You know how people think of ships and cars as female? That’s the way I think of buildings.
So my heart was broken a year ago when I first stepped out onto the catwalk suspended three stories above Washington Avenue between the former Chemical Bank’s “cheese grater” facade and the beautiful, 1890s architecture.
All I could think about was how her original beauty, no longer valued, had been covered up and hidden away. How she hadn’t felt the sunlight on her face for over 50 years.
I know the bank’s board of directors in 1959 had the best of intentions when they chose to cover the original masonry with a contemporary metal façade. They were trying to modernize her, make her current and efficient and updated.
When I was first asked to take a look at the building, I hoped for the worst. To be honest, other developers and professionals had tried for over a year with no luck to find a use and business plan that would work. In my mind, she was too far gone. Who was I to save her?
But I just couldn't forget about her.
By last April, I’d decided to move ahead with the redevelopment of the once-hidden treasure we now call The Legacy. When completed in 2018, the five-story building will house 26 residential apartments and three commercial spaces at the corner of Center and Washington in downtown Bay City – her home for nearly 130 years.
My apologies for her appearance
I know many of you are tired of looking at the hodgepodge of partially removed metal facade that’s graced this building for the last six months.
But because The Legacy is located in a historic district, more than 50 years old, but not registered individually, we had to jump through some special hoops.
The National Park Service wanted to make sure the property would contribute to the historical district and needed to review her history and relation to other downtown buildings. It was up to the National Park Service to dictate which architectural facade contributed more to the downtown: the original masonry or the metal façade?
When I received notice we’d need to remove a portion of the white façade in order to send photos to the National Park Service, one of my first thoughts was “how long before we can remove the rest?”
But redeveloping old buildings and working through incentive programs such as historic preservation take quite some time.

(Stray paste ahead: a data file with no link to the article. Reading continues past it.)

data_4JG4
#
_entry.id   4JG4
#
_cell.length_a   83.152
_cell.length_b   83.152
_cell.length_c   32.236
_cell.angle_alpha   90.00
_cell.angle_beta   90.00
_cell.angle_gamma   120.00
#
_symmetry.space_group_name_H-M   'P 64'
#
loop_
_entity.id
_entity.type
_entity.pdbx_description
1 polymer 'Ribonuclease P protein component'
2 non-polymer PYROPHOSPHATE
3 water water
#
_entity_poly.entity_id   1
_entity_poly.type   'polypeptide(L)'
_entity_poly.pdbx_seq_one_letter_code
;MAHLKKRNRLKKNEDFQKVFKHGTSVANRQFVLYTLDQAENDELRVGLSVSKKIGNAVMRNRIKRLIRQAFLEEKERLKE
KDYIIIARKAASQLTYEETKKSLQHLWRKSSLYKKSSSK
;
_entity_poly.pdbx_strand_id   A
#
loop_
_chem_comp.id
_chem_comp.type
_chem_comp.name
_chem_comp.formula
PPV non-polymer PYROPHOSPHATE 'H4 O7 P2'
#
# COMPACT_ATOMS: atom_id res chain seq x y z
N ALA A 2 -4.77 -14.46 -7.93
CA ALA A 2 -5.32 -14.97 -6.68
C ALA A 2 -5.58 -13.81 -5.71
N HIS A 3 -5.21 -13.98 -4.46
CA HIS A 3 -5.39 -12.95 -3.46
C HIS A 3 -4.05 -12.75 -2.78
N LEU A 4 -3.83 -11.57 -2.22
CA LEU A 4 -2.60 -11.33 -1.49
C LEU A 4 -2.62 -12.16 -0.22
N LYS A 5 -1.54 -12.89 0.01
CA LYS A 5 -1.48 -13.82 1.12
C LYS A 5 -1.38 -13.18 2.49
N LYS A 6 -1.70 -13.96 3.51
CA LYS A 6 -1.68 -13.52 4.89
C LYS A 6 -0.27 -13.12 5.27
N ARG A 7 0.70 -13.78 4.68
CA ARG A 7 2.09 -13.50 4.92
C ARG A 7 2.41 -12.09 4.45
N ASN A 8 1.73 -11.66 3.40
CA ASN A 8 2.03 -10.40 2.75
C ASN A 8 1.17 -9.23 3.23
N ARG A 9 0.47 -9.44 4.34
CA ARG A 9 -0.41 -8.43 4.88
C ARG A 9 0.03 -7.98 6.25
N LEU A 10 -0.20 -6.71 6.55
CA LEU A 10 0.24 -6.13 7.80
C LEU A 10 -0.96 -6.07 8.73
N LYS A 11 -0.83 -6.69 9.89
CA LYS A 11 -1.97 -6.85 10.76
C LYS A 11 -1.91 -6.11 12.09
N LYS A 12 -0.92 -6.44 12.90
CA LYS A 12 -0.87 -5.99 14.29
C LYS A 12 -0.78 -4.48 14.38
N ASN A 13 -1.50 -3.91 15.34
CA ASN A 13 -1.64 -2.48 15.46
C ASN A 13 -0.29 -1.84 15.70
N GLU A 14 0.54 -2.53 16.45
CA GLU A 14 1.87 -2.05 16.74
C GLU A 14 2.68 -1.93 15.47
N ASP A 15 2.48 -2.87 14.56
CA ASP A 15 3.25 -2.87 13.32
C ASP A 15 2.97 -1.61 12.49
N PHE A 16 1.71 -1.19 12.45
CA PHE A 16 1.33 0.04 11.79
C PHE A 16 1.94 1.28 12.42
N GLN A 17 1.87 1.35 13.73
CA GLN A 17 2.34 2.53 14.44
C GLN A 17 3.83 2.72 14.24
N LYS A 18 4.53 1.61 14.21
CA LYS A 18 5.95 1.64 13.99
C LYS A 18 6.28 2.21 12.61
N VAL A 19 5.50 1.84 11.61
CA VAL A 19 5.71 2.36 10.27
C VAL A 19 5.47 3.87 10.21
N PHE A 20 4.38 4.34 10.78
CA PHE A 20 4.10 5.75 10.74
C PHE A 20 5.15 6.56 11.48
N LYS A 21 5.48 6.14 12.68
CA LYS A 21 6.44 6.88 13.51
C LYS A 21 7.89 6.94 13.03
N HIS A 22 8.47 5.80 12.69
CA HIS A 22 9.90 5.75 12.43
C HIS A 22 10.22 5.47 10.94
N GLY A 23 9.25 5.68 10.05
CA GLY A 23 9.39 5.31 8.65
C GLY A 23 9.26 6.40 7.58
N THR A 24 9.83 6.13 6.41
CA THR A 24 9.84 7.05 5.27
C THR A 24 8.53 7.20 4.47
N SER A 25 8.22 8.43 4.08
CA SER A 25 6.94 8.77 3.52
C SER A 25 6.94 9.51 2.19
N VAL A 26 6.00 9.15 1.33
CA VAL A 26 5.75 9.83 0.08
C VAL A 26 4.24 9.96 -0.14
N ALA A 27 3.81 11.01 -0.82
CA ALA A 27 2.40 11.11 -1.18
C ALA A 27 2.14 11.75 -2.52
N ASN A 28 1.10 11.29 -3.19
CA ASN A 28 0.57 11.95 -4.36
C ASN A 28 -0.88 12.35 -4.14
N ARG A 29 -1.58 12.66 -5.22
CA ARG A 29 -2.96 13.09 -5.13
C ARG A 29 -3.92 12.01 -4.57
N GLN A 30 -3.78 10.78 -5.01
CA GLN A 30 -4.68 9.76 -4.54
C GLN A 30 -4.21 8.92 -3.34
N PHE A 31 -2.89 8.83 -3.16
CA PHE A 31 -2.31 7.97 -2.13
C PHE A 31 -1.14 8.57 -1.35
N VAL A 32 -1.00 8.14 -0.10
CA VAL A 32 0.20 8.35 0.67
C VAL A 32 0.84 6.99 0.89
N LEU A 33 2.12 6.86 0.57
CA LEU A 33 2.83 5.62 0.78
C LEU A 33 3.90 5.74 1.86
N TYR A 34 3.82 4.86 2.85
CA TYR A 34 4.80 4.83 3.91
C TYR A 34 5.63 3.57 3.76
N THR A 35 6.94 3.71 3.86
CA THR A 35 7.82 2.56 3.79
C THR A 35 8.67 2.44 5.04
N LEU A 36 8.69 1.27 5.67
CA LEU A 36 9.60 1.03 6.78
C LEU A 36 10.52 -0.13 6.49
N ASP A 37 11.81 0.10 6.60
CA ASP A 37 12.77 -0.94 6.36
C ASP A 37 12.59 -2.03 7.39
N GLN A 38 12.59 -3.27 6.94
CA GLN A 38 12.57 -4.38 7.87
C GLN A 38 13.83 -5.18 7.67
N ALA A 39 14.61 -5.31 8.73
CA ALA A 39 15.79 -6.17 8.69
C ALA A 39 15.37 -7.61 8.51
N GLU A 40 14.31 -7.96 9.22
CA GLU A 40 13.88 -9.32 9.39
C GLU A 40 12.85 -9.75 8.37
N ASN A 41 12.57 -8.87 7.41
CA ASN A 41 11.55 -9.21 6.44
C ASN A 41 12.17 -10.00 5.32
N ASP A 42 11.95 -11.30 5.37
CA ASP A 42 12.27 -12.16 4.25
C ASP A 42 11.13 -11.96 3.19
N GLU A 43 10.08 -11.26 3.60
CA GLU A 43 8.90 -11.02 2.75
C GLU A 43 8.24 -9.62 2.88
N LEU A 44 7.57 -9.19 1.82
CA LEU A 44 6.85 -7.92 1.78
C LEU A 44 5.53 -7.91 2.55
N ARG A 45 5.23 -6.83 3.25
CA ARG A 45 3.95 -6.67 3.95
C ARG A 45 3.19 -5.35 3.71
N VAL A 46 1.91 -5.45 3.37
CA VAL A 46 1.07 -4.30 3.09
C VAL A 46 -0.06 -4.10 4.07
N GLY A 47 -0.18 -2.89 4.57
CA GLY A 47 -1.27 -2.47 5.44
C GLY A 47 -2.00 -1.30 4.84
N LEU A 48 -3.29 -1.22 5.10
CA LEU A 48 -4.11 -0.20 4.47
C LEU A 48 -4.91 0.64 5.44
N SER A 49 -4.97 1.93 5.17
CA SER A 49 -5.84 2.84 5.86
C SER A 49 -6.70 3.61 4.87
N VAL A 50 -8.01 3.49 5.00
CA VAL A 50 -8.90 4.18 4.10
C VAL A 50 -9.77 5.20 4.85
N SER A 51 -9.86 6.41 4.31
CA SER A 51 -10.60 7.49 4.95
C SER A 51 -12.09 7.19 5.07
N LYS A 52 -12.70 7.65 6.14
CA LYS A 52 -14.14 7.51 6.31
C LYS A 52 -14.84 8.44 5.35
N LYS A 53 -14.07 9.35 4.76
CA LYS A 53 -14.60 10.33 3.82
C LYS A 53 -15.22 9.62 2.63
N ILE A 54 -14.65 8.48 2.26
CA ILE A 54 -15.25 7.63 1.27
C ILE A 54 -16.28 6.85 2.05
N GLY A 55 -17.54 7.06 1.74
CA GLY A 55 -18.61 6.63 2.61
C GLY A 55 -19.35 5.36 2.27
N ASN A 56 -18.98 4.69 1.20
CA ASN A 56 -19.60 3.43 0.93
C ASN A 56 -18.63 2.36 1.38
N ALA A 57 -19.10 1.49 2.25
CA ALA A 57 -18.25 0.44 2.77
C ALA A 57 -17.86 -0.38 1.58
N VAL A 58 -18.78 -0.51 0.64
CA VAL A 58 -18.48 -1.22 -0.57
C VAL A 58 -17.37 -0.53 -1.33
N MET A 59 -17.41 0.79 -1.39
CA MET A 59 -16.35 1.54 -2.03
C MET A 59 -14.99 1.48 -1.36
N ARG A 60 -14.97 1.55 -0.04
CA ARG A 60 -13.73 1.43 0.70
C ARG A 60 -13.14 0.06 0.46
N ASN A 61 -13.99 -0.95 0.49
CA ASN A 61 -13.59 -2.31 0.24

In December, our renovation plans were sent off to the State Historic Preservation Office and later the National Park Service. On March 13, we received word we could begin.
The big reveal is slated for May
And while she looks rather abandoned, we’ve been busy working inside.
Our development team signed Quinn Evans Architects, which immediately began laying out spaces for her next life. Asbestos removal inside is nearly complete. And Spence Brothers is mobilizing an army of local subcontractors to renovate it from top to bottom.
When the rest of the facade is removed in May, I hope you’ll believe in this beauty's potential as much as we do. She’s about to undergo a major facelift. Repairing exterior masonry will be a huge job. Then we’ll need to add masonry back to the lower levels. Finally, The Legacy will have proper historic windows.
It won't happen overnight. We have a lot of work to do.
Often there were days – and still are days – when I doubt our ability to resurrect this icon. But the team we've assembled and the plans we’ve created are stellar. My goal is to focus on executing it to the best of my ability. It's one of the most difficult projects imaginable, given the level of interior and exterior work required to bring her back.
But in my heart I know that one day soon she won’t be lonely any longer. Dozens of people will call her home. Her main floor will be filled with thriving businesses.
And a busy downtown corner will be restored.